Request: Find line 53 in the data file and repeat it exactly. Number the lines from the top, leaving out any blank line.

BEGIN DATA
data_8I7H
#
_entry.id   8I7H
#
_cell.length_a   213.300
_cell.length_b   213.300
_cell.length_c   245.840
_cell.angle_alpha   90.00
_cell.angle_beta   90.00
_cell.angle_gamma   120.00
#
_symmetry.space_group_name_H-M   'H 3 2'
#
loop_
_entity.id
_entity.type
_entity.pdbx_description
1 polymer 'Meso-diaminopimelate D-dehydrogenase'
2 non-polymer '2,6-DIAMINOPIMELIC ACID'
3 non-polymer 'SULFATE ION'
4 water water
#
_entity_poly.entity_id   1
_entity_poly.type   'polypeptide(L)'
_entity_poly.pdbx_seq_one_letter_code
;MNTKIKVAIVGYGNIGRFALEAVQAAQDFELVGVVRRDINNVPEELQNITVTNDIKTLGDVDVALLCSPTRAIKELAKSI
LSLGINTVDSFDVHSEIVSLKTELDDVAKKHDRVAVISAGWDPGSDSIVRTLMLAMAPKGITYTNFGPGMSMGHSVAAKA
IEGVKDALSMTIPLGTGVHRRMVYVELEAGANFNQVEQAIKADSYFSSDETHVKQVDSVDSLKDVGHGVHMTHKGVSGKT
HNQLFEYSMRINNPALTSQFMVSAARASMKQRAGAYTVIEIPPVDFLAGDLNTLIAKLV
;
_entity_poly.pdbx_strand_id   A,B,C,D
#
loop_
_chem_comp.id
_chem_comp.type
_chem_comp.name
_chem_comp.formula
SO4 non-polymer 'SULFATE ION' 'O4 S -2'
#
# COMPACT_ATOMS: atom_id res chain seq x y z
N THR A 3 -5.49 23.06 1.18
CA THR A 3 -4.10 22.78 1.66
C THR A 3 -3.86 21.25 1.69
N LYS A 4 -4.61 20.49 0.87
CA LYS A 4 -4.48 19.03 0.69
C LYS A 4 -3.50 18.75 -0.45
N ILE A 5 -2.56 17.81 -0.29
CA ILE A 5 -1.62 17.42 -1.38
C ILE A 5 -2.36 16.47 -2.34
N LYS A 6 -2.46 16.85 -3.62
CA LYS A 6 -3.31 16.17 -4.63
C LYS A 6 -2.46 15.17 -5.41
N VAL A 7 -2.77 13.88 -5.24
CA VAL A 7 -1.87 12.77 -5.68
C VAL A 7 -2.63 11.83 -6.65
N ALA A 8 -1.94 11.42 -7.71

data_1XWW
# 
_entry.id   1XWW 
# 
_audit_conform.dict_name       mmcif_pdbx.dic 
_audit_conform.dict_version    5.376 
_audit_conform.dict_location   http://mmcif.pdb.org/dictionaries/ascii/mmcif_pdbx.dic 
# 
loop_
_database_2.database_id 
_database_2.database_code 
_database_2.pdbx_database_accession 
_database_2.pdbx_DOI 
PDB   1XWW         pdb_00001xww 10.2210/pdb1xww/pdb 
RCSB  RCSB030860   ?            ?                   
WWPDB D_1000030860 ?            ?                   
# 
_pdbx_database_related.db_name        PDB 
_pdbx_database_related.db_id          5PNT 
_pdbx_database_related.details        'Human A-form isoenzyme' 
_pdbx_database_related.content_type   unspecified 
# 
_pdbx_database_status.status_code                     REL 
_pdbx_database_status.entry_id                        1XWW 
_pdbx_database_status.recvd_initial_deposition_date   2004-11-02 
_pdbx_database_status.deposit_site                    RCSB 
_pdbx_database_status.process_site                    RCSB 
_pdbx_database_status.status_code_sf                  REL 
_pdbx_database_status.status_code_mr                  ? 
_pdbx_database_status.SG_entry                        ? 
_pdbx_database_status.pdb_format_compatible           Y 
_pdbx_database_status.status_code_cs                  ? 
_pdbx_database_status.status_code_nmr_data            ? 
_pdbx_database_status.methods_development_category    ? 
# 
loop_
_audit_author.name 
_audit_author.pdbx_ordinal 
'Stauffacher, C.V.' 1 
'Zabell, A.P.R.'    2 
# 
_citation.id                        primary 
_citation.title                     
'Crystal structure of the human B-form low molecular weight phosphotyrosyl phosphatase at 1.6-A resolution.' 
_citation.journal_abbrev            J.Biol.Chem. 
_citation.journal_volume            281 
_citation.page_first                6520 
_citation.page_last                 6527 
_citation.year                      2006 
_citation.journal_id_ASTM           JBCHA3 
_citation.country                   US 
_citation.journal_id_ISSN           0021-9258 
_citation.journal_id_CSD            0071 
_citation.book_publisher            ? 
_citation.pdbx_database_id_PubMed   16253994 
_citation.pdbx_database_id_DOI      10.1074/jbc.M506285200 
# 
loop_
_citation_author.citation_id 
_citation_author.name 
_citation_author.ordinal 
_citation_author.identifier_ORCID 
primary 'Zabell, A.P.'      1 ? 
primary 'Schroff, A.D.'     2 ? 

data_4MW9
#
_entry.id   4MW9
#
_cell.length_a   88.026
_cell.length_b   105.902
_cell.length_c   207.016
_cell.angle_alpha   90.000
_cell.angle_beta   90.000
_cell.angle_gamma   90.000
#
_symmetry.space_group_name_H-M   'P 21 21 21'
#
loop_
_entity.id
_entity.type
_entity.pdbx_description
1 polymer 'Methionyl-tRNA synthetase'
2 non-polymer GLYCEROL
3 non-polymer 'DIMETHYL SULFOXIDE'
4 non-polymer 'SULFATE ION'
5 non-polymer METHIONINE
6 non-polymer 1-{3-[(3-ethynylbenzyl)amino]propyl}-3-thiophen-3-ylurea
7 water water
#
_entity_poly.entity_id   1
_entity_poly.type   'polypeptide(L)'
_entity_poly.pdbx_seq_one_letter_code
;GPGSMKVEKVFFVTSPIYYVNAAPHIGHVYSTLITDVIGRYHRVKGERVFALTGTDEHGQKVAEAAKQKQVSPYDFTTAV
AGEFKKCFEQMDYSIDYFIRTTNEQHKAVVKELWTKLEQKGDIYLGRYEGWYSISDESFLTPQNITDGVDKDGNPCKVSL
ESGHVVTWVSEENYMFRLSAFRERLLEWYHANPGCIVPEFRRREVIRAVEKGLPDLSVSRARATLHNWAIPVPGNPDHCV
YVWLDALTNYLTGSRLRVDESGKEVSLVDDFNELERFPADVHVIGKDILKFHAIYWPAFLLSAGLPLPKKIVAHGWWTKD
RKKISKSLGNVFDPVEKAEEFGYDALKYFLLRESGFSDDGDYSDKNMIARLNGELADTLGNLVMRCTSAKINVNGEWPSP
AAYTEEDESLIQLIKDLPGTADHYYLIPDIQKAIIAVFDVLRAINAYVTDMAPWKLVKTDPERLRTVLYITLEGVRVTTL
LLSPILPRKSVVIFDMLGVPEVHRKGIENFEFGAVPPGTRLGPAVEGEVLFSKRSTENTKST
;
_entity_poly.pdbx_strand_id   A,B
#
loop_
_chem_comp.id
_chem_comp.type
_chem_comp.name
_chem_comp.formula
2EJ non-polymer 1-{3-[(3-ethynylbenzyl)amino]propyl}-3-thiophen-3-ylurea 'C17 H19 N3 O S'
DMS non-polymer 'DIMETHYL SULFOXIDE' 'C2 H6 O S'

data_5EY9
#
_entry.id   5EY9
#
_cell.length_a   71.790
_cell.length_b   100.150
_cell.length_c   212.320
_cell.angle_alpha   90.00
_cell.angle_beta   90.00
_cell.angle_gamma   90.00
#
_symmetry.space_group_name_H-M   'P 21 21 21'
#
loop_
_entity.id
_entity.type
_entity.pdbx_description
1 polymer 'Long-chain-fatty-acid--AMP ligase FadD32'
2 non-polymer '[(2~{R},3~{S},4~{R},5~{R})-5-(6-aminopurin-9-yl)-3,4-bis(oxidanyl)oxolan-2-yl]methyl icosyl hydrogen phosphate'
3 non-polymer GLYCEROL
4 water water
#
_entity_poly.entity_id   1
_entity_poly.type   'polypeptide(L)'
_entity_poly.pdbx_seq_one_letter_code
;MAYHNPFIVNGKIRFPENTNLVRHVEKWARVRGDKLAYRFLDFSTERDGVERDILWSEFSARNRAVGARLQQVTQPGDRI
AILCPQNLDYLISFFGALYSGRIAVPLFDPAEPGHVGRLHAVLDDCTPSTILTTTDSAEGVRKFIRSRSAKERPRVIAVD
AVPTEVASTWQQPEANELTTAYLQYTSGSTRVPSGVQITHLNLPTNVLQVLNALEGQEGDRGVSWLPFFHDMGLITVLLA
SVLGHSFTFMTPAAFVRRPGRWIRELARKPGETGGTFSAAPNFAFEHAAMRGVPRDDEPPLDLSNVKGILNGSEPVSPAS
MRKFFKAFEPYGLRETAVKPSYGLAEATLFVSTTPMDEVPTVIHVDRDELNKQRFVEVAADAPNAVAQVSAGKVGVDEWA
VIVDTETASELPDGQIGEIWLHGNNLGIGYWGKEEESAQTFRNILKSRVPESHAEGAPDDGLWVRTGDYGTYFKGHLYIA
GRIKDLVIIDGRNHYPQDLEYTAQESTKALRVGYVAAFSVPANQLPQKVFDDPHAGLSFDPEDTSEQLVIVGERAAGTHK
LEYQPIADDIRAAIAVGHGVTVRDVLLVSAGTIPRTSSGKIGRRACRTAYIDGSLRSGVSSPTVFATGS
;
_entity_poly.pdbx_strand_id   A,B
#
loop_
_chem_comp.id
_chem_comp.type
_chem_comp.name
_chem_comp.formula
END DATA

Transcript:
N VAL A 7 -2.77 13.88 -5.24